Ah yes, birthdays. That time of the year where we mark time’s relentless march onwards. Where the young are dragged kicking and screaming into responsibility and maturity and the old are led stumbling and murmuring from their ability to kick and scream. Still, they’re not all bad. Statistics show that those who have the most tend to live the longest.

There are 365 possible birth dates (366 if we’re being picky) and it was equally likely for you to be born on any one of those days (well, not quite, but it certainly isn’t this blog’s place to go into that). This means that the chance of having your birthday is $\frac{1}{365}$ 0r about 0.27%. Makes you feel pretty special, doesn’t it?

So, if I asked you for the minimum number of people I’d need in a room to have a better than 50% chance that two of them shared the same birthday, you wouldn’t even blink, would you? I mean, it all seems very simple. It must be half the number of days in the year. This would give $\frac{183}{385}$ which, as required, is over 50%. Feeling pretty confident about this, aren’t we?

Pictured: You

The answer, in fact, is only 23. That’s right, having just 23 people in your room gives a better than 50% chance that two of them share the same birthday. 23! That’s a small bus of people, or the entire population of “soccer” fans in the USA. And yet, surprisingly, that’s all it takes.

Not convinced? It’s understandable. You’ve been in groups of 23 or more many times and only very rarely have you discovered that someone shares your birthday. But that wasn’t the question, was it? If the question was how many people do you need to have a better than 50% chance they share a birthday with you, the answer is of course 183. With 23 people there’s only a 6.3% chance that one of them shares a birthday with you.

However, I didn’t specify which two people had to share a birthday, it’s not all about you, you know. What we are doing is comparing each person to every other person, giving us 253 distinct pairs of people. While this doesn’t help much with the calculation, it does make the answer seem slightly less surprising.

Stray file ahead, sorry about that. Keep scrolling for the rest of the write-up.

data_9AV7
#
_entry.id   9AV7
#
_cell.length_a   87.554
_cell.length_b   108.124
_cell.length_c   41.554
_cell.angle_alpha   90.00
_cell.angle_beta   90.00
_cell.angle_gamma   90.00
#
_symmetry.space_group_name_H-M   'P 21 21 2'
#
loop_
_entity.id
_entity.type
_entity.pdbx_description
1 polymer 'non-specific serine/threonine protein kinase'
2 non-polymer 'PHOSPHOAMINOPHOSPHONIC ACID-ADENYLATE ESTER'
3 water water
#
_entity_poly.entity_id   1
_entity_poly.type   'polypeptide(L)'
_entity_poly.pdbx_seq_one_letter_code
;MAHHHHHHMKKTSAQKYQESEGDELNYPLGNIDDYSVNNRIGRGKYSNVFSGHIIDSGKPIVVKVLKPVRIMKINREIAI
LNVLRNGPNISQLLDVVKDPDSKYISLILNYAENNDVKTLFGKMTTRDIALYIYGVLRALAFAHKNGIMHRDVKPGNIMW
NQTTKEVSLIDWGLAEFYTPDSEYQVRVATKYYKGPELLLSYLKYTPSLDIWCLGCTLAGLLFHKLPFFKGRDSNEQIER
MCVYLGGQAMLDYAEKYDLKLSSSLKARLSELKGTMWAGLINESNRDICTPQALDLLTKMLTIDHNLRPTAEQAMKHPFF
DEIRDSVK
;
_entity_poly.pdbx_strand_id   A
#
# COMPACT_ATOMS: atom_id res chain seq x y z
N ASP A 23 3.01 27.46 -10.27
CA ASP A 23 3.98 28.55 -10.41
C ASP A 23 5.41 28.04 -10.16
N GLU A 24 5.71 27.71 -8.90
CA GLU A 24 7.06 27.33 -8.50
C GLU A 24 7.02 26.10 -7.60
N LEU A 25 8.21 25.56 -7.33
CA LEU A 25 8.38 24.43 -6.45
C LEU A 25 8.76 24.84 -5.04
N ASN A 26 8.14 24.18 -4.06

The comparison process

Want some proof? Lets first think about the probability that none of the 23 people share the same birthday, and think about each person in turn.

The probability person 1 has a different birthday than people we’ve previously analysed is 1 (as he haven’t analysed anyone else).

The probability  person 2 has a different birthday than person 1 is $\frac{364}{365}$ (this is the same as saying there is only a $\frac{1}{365}$ chance of them sharing a birthday).

The  probability person 3 has a different birthday from person 1 and 2 is $\frac{363}{365}$.

And so on and so on, you get the idea. This continues until we reach the 23rd person.

This means that the probability of no one in a room of 23 people sharing a birthday is

$1*\frac{364}{365}*\frac{363}{365}*\ldots*\frac{343}{365}=0.49270276$

The probability that two of group do share a birthday is therefore

$1-0.49270276=0.507297$ or 50.7297%

See, I told you so. Interestingly, you only need 57 people to give a 99% chance that two of them share a birthday. The percentage gets unbelievably close to 100% the closer you get to 366 (99.9999999999999999999999999998% at 200 people) at which point the pigeonhole principle dictates it reaches 100% (if 365 people all have different birthdays, what is the chance that a new member has a different birthday to all of them, excluding leap years?)

Like this, but with people

So there you have it. Want to amuse yourself and impress your friends at parties? Simply badger everyone for their birthday, neatly arrange all of your results and wave goodbye to your social life. Who wants to be popular anyway?

## Irrationality

Posted July 4, 2010 by mostlymath
Categories: Ideas in Maths

Tags: , ,

﻿﻿
When I talk of irrationality, I mean, of course, irrational numbers. Now these numbers are not irrational in the same way your girlfriend is, these numbers go on and on and on forever and ever and ever. Ok, maybe there are some similarities, but unlike your girlfriend these numbers never repeat themselves.

Perhaps I should clarify (the extended girlfriend comparison made things a little complicated). An irrational number is one that cannot be expressed as the ratio of two integers, a fraction if you will. So while numbers like a third (0.333…) and a ninety-ninth (0.0101…) extend infinitely, they can be written as 1/3 and 1/99 respectively.

Pi (π = 3.1415…) is an example of an irrational number. “Hang on”, I hear you cry. “You’ve only quoted 5 numbers there, how do we know there’s no repeating sequence?” Well, you can either trust me or check for yourself. No, go on, I’ll wait. Nothing? Still, this doesn’t really prove anything, does it? It could repeat after the millionth digit, or the billionth. Proving it never repeats by checking every digit is like trying to prove you can hold your breath for an hour. It’s a remarkable effort, but you’ll definitely die before you reach the end.

No, George, that wasn't a challenge.

To add to the confusion, many of you may have used the approximation pi ≈ 22/7 (333/106 if you were really clever), which seems to show pi as the ratio of two integers. However, this doesn’t quite cut it after a certain number of decimal places. There is a proof of the irrationality of pi, but it’s a bit complicated for this blog.